The Associated Press reported that the Luxembourg-based court ruling was made in the case of a German man who was denied his partner’s retirement plan payments after his partner died in 2005. The court said the pension plan had discriminated against the man based on sexual orientation since the men’s relationship was recognized under German law as a legally registered life partnership equivalent to a traditional marriage.
The 10 out of 27 EU nations that do not recognize same-sex partnerships at all are Bulgaria, Cyprus, Estonia, Latvia, Lithuania, Malta, Poland, Romania, Slovakia, and Ireland, according to the European branch of the International Lesbian and Gay Association, the AP said. The ruling does not apply to those nations.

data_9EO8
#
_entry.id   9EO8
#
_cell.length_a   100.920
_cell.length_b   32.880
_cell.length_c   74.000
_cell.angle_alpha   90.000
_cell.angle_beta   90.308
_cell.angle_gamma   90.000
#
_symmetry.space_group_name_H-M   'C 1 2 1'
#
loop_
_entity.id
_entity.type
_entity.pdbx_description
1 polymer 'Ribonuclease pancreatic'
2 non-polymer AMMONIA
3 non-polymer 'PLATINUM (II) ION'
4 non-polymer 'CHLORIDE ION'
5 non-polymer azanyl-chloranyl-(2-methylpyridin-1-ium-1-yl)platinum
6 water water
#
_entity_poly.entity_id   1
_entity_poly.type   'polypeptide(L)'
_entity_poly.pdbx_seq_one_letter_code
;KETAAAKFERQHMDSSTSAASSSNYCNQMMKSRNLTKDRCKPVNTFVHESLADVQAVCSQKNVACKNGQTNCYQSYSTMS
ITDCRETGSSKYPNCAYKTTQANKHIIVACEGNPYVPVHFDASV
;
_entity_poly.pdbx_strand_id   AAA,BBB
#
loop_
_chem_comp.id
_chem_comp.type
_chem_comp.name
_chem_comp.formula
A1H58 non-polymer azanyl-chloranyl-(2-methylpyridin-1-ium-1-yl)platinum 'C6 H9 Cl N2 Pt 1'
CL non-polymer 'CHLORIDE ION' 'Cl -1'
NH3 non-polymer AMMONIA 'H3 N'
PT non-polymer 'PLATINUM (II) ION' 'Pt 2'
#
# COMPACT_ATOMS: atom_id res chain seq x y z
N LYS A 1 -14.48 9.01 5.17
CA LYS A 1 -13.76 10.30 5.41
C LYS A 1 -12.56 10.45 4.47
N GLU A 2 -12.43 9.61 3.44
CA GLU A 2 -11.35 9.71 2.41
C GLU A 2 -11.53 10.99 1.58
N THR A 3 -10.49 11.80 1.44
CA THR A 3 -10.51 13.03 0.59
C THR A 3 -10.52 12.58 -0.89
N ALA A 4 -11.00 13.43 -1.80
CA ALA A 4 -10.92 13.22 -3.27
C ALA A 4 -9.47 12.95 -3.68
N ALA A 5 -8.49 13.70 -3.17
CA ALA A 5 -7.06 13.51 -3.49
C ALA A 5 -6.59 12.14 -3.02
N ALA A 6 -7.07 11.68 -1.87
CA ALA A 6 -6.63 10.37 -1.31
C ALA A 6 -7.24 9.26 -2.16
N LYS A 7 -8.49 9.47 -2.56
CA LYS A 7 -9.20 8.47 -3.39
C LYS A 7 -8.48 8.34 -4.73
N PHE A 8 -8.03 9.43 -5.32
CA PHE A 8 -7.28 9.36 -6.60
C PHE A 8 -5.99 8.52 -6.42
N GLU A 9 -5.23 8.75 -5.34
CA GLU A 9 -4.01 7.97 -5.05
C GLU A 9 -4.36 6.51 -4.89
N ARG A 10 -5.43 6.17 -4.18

In the U.S., a New York appellate court recently decided that same-sex marriages validly performed abroad must be legally recognized, just as the state recognizes those of heterosexual couples married elsewhere (See NY Court Rules to Recognize Same-Sex Marriages from Out-of-state).
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